Sonia Katyal on Engaged Scholarship (Big Indian Law Focus!)

Sonia Katyal has posted “Encouraging Engaged Scholarship: Perspectives from an Associate Dean for Research” on SSRN. The paper is forthcoming in the Touro Law Review.

Here is the abstract:

Today, there is little question that faculty scholarship is intimately related to the reputation of a law school, and also relatedly, to the law school rankings game. Central to this reality are some emergent administrative positions — the position of Associate Dean for Research, for example — which carry important possibilities for a law school, both internally and externally, in terms of promoting attention to scholarship. Yet this position, which has only recently emerged in law schools over the last twenty years, is also one that is largely fluid and often determined by the relative institutional capabilities of the rest of the University administration, in addition to the larger landscape of legal education. Because there is no precise one size fits all model for an Associate Dean, the fluidity of the position enables us to consider a range of variables that impact scholarly visibility, both internally within a law school community, and externally within the larger scholarly world. How can we, as Associate Deans, strive to support the productivity of faculty members in these shifting times? How can Associate Deans navigate complex social relations on faculties, where issues of gender, race, class, and other variables often abound? How can we draw attention to scholarly endeavors at a time when law schools are undergoing a massive transformation for the future? How can we ensure that legal scholarship remains relevant and important? How can we value the many types of scholarly contributions that our faculty can make, without imposing a narrow view of what counts as “serious” scholarship?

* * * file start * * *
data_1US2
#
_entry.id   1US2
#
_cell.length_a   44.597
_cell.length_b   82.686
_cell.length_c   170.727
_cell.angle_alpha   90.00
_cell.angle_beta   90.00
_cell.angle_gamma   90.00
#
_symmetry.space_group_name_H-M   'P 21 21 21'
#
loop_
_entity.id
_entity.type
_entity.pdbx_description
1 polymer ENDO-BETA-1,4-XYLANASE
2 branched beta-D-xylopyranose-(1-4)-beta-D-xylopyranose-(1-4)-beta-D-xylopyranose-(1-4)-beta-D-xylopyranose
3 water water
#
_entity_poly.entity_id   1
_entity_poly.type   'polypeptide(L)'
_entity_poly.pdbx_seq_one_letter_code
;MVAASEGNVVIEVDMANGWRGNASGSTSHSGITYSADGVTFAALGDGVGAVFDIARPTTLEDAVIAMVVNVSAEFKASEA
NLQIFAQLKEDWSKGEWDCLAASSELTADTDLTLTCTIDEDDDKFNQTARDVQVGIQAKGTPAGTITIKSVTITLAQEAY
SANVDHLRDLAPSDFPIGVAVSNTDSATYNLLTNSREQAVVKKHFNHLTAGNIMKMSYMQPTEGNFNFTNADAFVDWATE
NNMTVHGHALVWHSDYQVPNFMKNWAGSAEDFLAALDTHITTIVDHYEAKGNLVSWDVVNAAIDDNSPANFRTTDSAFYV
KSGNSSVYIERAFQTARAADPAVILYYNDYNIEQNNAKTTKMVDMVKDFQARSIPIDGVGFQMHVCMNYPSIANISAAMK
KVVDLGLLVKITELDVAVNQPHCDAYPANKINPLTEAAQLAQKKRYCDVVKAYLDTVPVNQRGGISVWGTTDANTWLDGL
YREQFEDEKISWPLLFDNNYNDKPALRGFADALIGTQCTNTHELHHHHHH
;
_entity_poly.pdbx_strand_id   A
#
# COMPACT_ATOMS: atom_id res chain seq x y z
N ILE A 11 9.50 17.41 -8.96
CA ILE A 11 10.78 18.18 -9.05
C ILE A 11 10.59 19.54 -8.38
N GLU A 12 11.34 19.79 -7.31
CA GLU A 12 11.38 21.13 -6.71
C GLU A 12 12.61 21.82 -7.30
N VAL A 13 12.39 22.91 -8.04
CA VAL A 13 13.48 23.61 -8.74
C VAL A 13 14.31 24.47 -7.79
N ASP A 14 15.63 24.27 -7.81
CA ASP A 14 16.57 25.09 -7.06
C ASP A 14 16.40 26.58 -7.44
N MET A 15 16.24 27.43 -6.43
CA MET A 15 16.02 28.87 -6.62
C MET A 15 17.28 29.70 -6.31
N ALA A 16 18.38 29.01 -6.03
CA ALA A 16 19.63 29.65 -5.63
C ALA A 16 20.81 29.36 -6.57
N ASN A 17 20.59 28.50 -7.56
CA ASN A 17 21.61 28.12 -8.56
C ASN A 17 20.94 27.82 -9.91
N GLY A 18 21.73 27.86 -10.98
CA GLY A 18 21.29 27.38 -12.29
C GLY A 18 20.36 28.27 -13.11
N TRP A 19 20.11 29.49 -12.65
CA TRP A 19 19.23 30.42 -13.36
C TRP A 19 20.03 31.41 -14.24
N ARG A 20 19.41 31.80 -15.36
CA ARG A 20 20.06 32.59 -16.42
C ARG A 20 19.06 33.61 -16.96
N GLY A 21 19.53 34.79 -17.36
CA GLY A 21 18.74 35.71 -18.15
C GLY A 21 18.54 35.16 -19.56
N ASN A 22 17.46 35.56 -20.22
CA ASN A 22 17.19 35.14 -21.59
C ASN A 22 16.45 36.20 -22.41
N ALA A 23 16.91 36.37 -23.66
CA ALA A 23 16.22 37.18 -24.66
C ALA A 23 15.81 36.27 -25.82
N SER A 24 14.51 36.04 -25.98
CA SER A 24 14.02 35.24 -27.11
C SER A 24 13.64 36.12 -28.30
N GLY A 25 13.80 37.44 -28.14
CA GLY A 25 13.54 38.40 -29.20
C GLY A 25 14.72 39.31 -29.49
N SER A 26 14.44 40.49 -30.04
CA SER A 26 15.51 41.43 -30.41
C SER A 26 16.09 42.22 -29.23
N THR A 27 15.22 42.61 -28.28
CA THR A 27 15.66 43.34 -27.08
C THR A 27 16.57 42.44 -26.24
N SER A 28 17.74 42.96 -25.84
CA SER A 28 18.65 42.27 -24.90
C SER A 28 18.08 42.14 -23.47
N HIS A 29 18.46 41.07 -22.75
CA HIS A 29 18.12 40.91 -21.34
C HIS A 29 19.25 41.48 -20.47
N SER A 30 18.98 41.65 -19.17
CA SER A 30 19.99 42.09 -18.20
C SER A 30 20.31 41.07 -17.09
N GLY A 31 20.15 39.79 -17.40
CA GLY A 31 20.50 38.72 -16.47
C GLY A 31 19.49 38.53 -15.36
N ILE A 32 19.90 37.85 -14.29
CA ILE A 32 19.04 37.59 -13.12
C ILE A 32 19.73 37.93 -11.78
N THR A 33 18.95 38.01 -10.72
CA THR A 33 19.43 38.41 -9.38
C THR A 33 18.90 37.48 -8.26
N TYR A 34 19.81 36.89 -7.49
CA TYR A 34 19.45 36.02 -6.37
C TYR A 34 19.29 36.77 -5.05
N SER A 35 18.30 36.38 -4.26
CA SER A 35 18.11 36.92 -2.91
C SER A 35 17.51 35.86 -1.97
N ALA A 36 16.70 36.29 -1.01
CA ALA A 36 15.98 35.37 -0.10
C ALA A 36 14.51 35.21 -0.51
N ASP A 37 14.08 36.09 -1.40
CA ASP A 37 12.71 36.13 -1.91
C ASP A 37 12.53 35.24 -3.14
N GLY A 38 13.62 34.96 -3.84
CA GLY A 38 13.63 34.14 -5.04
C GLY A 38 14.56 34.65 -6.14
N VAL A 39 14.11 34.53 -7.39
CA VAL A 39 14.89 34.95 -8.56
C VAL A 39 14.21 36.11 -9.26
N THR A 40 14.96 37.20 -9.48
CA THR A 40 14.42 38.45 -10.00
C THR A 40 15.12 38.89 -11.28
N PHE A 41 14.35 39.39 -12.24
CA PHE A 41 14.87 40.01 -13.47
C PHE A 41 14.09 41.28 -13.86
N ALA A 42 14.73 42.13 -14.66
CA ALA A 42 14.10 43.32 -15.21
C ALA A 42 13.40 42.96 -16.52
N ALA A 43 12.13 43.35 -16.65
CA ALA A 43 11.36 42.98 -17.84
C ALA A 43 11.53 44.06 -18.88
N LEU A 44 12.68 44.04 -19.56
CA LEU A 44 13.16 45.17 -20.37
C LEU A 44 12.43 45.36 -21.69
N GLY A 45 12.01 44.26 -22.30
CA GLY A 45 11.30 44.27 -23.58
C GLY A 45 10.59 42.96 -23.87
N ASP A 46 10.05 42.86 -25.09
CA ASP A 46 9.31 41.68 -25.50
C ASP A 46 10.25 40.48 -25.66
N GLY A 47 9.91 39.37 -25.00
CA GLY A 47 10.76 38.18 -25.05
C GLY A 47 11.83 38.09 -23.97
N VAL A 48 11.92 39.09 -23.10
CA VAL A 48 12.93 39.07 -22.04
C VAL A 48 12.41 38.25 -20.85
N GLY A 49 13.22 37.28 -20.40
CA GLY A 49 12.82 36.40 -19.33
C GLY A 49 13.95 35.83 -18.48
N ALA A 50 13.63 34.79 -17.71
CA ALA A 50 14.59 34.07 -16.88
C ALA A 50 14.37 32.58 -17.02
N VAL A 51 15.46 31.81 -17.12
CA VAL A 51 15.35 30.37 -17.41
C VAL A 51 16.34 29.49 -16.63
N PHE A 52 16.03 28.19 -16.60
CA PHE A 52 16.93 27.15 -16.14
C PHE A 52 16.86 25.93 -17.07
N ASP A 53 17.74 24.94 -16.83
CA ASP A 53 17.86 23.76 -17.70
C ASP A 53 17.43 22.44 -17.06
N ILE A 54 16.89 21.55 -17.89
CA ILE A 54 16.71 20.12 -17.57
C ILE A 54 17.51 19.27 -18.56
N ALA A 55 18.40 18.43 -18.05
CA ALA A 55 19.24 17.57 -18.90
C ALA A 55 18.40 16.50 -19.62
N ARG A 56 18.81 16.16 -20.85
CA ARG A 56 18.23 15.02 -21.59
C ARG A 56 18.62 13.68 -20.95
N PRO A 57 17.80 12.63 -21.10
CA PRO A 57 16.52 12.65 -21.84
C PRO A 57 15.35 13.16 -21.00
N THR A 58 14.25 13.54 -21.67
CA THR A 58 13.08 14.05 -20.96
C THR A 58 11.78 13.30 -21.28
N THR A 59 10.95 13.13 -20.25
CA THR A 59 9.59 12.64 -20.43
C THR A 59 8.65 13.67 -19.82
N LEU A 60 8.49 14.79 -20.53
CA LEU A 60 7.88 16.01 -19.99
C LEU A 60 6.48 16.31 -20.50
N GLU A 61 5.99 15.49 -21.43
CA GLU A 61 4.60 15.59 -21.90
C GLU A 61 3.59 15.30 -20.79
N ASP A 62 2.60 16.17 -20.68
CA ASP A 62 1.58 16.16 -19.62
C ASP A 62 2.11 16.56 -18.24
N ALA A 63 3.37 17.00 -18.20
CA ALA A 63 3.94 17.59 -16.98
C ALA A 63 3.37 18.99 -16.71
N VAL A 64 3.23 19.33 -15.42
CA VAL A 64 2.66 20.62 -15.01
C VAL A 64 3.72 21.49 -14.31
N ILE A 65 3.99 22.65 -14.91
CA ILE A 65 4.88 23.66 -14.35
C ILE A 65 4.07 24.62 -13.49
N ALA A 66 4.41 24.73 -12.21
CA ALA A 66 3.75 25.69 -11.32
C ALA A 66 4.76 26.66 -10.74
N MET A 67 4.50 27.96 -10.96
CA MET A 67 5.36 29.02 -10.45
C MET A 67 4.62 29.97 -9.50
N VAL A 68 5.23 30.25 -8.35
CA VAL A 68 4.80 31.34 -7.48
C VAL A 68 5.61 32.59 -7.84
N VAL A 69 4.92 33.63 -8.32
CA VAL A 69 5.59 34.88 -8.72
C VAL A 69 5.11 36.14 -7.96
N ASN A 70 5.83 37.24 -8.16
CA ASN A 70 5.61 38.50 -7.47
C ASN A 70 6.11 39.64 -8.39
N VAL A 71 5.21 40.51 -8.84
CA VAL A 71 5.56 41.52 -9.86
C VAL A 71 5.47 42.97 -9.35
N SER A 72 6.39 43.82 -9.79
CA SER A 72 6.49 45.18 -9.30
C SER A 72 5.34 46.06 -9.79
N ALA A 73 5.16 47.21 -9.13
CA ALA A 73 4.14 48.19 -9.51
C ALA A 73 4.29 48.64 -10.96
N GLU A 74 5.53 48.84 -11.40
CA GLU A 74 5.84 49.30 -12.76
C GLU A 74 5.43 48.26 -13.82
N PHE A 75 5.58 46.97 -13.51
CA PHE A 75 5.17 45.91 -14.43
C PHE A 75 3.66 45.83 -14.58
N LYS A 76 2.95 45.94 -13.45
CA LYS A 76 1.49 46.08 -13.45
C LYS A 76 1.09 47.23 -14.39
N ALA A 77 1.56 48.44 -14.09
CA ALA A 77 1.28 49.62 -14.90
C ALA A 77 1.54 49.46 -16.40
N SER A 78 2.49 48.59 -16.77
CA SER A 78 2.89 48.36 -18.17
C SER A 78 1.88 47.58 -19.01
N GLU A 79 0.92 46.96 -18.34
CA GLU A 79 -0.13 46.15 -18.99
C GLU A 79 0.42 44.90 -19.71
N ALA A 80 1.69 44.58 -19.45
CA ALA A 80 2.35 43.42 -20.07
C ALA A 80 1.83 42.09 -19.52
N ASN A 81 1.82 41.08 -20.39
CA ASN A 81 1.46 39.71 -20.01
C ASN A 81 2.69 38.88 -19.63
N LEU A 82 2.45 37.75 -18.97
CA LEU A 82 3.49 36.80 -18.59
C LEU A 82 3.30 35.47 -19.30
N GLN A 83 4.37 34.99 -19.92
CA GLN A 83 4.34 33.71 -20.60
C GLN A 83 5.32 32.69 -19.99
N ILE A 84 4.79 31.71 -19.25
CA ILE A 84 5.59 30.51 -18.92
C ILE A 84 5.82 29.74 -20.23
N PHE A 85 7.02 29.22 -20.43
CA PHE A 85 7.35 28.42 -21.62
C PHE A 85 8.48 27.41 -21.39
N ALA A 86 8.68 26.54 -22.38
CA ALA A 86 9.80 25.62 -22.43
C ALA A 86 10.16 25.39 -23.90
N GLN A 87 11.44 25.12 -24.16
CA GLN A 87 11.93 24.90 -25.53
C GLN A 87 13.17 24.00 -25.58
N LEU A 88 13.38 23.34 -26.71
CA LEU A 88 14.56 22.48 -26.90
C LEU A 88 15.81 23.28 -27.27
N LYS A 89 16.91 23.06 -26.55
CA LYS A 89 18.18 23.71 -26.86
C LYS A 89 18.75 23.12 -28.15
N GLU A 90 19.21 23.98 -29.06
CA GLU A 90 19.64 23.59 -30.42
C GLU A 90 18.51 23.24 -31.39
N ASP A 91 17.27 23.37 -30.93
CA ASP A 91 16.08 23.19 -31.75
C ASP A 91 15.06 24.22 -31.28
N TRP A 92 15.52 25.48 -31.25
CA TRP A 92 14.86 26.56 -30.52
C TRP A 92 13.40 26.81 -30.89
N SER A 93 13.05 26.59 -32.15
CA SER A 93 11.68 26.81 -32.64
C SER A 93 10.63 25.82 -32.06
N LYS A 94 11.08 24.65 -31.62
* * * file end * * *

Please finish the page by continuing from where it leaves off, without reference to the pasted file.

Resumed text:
Answering these questions is not an easy task. Just as there are many different types of research and scholarship, there are many different roles for an Associate Dean for Research. As Associate Dean for Research at Fordham, and one of the small number of minority women who have held this position in law school academia, I have been struck by how many of these issues can be indirectly tied to traditional, institutional questions about building a law school community. Here, questions about identity, seniority, productivity, and interdisciplinary scholarship emerge, often without clear answers. Indeed, also, identity politics — not just demographic identities, but institutional identities — affect so many of the range of questions that surround productivity and the way in which research is valued and embraced in a law school community. Mainstream law review publications, clearly, are an essential part of every law faculty in the country, and should be valued and encouraged, but an administration, should also have a greater sense of the importance of other types of engaged scholarship. Here, I draw on the history and trajectory of American Indian legal scholarship as an illustrative example.